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NATIONAL BRIEFS


NATIONWIDE: 59% back Arizona's new law

A new poll shows that 59 percent of Americans approve of Arizona's new law cracking down on illegal immigrants while only 32 percent disapprove. Fully 73 percent endorse the law's provisions requiring people to show police officers documents proving their legal status when asked. And 67 percent approve of police detaining anyone who can't prove their legal status. The heavily criticized law takes effect July 29 unless legal challenges are successful. The Los Angeles City Council, meanwhile, approved a ban on future business with Arizona in protest of the law, the largest U.S. city to impose such an economic boycott.


SOUTH CAROLINA: Sanford sees Argentinian again

Gov. Mark Sanford said Wednesday he spent last weekend in Florida with his Argentine lover, hoping to rekindle the affair that wrecked his marriage and brought a formal rebuke from legislators for embarrassing the state. At a news conference in Columbia, Sanford did not mention Maria Belen Chapur by name when asked about a weekend trip out of state. Questions arose after the website Gawker posted comments from tipsters who reported seeing Sanford in the Florida Keys with a brunette. Meanwhile, Jenny Sanford has been a popular talk show guest and will be on "Dr. Phil" tomorrow. And on Friday, she'll be campaigning for state Rep. Nikki Haley in her GOP primary for governor.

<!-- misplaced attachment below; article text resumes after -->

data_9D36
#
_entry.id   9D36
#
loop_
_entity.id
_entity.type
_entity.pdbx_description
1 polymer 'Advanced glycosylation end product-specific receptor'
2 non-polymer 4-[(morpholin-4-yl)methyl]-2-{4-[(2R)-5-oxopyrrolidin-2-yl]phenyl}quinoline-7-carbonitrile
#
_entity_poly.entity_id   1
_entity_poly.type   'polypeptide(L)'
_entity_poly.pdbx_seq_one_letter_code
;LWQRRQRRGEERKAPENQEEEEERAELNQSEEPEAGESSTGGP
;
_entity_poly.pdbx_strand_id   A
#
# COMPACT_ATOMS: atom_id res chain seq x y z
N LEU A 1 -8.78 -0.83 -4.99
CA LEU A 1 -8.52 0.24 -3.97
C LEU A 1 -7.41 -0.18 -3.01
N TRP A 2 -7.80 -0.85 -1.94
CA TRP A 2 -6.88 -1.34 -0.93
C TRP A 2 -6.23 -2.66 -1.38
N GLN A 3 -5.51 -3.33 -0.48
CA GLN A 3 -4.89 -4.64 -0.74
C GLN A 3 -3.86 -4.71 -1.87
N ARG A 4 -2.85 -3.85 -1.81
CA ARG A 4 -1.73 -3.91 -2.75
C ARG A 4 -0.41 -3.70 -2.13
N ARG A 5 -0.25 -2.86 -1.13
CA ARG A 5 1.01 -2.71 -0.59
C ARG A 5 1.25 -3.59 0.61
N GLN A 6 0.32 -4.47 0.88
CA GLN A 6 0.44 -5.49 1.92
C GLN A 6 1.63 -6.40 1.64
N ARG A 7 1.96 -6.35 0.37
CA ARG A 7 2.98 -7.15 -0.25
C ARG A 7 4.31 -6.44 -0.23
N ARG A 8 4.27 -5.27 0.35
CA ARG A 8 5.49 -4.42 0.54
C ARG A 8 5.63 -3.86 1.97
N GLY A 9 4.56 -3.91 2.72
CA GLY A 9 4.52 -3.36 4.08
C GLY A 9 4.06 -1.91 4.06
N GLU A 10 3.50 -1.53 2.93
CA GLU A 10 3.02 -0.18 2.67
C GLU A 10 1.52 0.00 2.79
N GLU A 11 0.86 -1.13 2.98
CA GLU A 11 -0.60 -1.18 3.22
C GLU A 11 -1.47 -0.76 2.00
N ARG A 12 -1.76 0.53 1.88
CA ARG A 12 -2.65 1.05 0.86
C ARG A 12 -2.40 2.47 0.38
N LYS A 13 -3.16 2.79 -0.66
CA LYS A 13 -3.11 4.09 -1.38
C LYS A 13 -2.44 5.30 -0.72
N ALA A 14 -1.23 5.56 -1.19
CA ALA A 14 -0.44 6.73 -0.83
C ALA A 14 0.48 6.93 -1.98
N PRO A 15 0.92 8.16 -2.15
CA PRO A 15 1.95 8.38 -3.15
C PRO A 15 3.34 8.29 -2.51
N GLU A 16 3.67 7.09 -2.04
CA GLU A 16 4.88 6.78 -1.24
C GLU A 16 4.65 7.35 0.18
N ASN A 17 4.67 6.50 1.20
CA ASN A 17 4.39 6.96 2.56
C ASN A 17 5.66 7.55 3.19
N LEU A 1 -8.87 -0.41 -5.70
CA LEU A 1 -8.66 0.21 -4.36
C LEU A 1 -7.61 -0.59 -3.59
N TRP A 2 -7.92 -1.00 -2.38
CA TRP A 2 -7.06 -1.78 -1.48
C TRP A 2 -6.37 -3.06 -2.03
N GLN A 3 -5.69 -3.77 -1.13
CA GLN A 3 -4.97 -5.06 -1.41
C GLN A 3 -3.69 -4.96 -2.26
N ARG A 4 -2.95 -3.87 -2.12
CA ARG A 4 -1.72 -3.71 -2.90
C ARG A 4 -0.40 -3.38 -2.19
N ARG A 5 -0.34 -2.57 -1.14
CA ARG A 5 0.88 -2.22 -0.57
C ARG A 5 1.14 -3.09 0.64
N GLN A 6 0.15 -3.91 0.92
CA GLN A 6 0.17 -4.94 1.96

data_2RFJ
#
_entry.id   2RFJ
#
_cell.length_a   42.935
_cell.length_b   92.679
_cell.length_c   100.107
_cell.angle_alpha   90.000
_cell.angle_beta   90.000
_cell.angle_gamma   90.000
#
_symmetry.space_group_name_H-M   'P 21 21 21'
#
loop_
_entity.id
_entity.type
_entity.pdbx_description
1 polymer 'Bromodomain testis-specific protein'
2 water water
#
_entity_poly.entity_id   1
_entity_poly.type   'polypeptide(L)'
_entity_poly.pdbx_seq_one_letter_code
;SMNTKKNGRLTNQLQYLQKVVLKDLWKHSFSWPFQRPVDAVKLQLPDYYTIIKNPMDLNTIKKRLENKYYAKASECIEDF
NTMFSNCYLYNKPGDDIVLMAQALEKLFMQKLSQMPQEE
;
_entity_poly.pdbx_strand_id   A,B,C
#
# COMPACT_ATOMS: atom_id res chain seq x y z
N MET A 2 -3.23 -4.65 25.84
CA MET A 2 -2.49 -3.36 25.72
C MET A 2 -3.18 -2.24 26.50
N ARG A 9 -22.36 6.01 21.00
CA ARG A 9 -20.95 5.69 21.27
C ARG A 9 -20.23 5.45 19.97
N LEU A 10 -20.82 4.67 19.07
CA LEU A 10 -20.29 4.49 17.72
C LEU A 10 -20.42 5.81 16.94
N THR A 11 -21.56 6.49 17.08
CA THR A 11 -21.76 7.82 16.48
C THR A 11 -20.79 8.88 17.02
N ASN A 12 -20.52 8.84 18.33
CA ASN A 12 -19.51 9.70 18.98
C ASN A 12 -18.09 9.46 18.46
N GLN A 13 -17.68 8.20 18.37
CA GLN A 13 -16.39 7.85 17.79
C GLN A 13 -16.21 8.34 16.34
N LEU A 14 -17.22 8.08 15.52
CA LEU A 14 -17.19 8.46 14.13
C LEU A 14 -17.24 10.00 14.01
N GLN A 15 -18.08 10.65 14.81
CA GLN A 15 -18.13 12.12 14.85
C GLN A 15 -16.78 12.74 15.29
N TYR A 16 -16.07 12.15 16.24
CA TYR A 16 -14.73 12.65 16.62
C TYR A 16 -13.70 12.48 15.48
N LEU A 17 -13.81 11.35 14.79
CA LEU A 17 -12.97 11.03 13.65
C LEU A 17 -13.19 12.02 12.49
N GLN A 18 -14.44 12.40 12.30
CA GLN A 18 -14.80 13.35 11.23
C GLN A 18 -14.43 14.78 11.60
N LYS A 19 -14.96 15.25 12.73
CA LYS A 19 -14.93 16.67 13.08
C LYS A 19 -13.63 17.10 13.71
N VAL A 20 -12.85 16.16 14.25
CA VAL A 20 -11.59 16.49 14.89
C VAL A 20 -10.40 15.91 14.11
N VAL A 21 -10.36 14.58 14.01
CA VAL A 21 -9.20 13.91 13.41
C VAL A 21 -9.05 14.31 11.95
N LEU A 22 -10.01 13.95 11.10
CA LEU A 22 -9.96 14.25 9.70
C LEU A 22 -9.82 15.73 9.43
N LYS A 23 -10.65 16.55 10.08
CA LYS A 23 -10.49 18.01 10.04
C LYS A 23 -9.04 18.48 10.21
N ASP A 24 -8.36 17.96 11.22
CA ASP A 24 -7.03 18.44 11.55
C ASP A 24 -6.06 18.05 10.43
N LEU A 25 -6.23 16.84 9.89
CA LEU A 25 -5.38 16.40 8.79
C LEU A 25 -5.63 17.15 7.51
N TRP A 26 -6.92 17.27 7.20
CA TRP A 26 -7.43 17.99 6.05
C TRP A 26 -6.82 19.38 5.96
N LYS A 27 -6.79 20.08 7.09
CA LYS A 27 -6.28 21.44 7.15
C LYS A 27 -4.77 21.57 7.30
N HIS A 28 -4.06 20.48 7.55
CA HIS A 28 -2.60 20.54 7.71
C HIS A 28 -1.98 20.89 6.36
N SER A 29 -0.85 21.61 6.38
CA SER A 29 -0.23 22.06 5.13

HAWAII: Ignoring repeat queries by 'birthers'

The state government can now ignore repetitive requests for President Barack Obama's birth certificate. Republican Gov. Linda Lingle signed into law Wednesday a bill allowing government agencies not to respond to follow-up requests for information if they determine that the subsequent request is duplicative. The law is aimed at so-called "birthers," who claim Obama is ineligible to be president. State Health Director Dr. Chiyome Fukino has previously said she's seen vital records that prove Obama was born in Hawaii.


TEXAS: Cop acquitted in shooting athlete

A Houston-area policeman has been acquitted of shooting an aspiring major league baseball player who he mistakenly believed was armed and in a stolen vehicle. A jury found Bellaire police Sgt. Jeffrey Cotton not guilty Tuesday of aggravated assault by a public servant for the 2008 shooting that injured Robert Tolan, the son of former major leaguer Bobby Tolan, ending the son's baseball career. Cotton, a 10-year police veteran, shot Tolan in the chest at his family's home early New Year's Eve 2008, after officers mistakenly tried to arrest him and his cousin for driving a stolen car.

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